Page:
BILL MOYERS: I have a memo written by Frank Luntz. He's the Republican strategist who we discovered, in the spring, has written the script for opponents of health care reform. "First," he says, "you have to pretend to support it. Then use phrases like, "government takeover," "delayed care is denied care," "consequences of rationing," "bureaucrats, not doctors prescribing medicine." That was a memo, by Frank Luntz, to the opponents of health care reform in this debate. Now watch this clip.
REP. JOHN BOEHNER: The forthcoming plan from Democratic leaders will make health care more expensive, limit treatments, ration care, and put bureaucrats in charge of medical decisions rather than patients and doctors.
SEN. MITCH MCCONNELL: Americans need to realize that when someone says "government option," what could really occur is a government takeover that soon could lead to government bureaucrats denying and delaying care, and telling Americans what kind of care they can have.
SEN. JON KYL: Washington run healthcare would diminish access to quality care, leading to denials, shortages and long delays for treatment.
REP. JOE WILSON: How will a government run health plan not lead to the same rationing of care that we have seen in other countries?
REP. TOM PRICE: We don't want to put the government, we don't want to put bureaucrats between a doctor and a patient.
BILL MOYERS: Why do politicians puppet messages like that?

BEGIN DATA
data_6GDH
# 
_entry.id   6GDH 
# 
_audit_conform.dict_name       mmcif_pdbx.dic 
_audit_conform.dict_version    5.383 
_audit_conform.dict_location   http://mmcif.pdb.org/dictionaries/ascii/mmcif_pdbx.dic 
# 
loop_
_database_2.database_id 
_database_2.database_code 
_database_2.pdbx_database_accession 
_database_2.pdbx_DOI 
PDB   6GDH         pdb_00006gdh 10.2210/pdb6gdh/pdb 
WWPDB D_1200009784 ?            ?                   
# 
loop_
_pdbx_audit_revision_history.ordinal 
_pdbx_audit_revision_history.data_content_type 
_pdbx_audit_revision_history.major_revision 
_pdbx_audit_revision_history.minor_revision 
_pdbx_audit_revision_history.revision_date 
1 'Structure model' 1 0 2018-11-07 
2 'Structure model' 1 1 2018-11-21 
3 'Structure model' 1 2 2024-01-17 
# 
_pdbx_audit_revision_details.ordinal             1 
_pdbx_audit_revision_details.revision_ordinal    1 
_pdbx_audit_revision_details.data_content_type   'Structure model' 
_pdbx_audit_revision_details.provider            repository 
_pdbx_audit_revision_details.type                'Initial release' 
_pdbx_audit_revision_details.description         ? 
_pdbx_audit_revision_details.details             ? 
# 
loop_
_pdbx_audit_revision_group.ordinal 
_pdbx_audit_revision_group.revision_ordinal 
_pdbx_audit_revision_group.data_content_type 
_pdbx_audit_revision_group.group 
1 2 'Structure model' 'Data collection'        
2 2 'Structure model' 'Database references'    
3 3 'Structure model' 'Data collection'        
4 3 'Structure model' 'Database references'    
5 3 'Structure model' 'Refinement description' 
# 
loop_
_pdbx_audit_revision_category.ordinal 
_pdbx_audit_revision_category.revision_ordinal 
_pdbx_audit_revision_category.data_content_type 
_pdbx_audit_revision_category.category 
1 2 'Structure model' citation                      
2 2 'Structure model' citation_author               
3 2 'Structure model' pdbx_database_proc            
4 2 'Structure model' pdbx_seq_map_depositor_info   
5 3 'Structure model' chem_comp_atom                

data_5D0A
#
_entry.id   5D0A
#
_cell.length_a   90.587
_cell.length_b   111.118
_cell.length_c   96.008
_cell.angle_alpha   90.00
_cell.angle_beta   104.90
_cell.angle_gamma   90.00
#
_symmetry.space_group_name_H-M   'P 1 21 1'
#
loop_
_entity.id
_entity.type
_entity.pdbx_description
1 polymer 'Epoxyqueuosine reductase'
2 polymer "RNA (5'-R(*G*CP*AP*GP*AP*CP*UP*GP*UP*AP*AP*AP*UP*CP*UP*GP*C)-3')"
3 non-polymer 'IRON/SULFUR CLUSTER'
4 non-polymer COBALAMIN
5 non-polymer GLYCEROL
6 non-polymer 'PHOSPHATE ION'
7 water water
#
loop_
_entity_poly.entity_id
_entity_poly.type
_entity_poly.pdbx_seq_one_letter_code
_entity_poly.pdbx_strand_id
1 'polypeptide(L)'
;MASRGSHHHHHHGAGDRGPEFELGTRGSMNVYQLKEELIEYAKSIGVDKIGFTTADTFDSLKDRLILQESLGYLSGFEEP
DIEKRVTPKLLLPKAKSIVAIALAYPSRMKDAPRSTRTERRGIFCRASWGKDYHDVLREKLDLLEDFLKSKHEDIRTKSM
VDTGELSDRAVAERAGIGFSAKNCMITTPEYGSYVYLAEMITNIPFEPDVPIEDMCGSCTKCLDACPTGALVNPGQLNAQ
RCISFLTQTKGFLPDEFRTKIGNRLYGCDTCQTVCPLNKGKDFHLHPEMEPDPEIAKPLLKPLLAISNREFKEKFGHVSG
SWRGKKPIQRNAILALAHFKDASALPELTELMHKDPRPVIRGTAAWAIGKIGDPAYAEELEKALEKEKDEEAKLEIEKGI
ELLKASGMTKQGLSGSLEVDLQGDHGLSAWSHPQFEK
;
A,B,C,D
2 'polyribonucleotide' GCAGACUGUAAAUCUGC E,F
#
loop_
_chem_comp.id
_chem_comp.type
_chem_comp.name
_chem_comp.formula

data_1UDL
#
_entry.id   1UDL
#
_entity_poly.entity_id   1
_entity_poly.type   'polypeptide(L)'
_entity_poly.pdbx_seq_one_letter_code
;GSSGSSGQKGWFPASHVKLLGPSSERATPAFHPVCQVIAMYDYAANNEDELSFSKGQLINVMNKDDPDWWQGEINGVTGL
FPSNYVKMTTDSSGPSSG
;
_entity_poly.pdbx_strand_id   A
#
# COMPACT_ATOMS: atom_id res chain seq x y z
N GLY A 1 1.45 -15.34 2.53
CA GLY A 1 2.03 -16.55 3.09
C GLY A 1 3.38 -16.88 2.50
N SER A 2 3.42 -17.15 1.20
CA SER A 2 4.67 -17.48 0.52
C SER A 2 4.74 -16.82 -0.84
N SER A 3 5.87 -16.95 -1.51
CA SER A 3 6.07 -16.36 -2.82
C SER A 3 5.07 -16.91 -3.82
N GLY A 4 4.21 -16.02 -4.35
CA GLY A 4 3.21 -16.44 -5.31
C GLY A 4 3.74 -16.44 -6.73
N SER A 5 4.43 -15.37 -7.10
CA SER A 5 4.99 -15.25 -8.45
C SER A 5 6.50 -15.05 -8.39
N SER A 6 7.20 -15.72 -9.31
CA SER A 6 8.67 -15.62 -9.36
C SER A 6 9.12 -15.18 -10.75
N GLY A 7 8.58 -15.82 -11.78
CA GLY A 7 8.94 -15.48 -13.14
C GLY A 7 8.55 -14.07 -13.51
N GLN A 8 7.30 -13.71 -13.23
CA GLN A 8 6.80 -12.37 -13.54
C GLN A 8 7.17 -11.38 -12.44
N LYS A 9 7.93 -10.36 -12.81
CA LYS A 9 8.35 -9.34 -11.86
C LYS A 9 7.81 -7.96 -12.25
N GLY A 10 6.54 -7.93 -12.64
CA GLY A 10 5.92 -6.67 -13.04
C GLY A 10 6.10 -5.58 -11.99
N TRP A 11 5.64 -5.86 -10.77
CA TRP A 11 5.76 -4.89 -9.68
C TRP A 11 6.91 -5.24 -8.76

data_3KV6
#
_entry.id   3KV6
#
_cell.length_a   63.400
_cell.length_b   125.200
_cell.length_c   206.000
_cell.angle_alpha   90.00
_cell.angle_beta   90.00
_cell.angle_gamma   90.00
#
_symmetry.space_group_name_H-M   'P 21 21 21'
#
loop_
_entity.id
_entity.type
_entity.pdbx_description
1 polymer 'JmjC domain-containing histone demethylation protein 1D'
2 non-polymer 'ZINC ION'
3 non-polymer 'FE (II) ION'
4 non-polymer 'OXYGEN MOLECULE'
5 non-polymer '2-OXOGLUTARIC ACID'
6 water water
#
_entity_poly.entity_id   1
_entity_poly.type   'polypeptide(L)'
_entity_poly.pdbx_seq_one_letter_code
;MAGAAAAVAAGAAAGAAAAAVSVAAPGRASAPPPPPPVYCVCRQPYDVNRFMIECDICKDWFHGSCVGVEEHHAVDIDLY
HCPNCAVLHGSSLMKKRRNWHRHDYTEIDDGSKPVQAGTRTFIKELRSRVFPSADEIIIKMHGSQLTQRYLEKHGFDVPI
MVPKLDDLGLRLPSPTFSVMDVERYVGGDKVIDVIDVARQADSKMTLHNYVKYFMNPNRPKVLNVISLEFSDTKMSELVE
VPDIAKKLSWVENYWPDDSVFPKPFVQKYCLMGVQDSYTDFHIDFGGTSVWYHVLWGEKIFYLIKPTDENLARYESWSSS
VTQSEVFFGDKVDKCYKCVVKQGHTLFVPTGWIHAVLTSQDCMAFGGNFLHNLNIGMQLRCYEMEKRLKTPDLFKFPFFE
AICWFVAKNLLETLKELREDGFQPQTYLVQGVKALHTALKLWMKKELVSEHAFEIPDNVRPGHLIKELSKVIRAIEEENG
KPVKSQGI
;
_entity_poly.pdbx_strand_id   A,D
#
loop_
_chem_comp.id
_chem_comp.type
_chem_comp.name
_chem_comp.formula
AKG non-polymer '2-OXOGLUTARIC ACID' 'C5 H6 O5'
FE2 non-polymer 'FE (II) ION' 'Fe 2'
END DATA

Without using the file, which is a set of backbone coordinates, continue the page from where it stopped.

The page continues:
WENDELL POTTER: Well, they are ideologically aligned with the industry. They want to believe that the free market system can and should work in this country, like it does in other industries. So they don't understand from an insider's perspective like I have, what that actually means, and the consequences of that to Americans.
They parrot those comments, without really realizing what the real situation is.
I was watching MSNBC one afternoon. And I saw Congressman Zach Wamp from Tennessee. He's just down the road from where I grew up, in Chattanooga. And he was talking-- he was asked a question about health care reform. I think it was just a day or two after the president's first-- health care reform summit. And he was one of the ones Republicans put on the tube.
And he was saying that, you know, the health care problem is not necessarily as bad as we think. That of the uninsured people, half of them are that way because they want to "go naked."
REP. ZACH WAMP: Half the people that are uninsured today choose to remain uninsured. Half of them don't have any choice but half of them choose to, what's called, go naked, and just take the chance of getting sick. They end up in the emergency room costing you and me a whole lot more money.
WENDELL POTTER: He used the word naked. It's an industry term for those who, presumably, choose not to buy insurance, because they don't want to. They don't want to pay the premiums. So he was saying that half... Well, first of all, it's nothing like that. It was an absolutely ridiculous comment. But it's an example of a member of Congress buying what the insurance industry is peddling.
I highly, highly recommend watching the entire interview for anyone that hasn't already. It would be nice to see someone in the main stream media have Potter on as a guest, but I'm not holding my breath.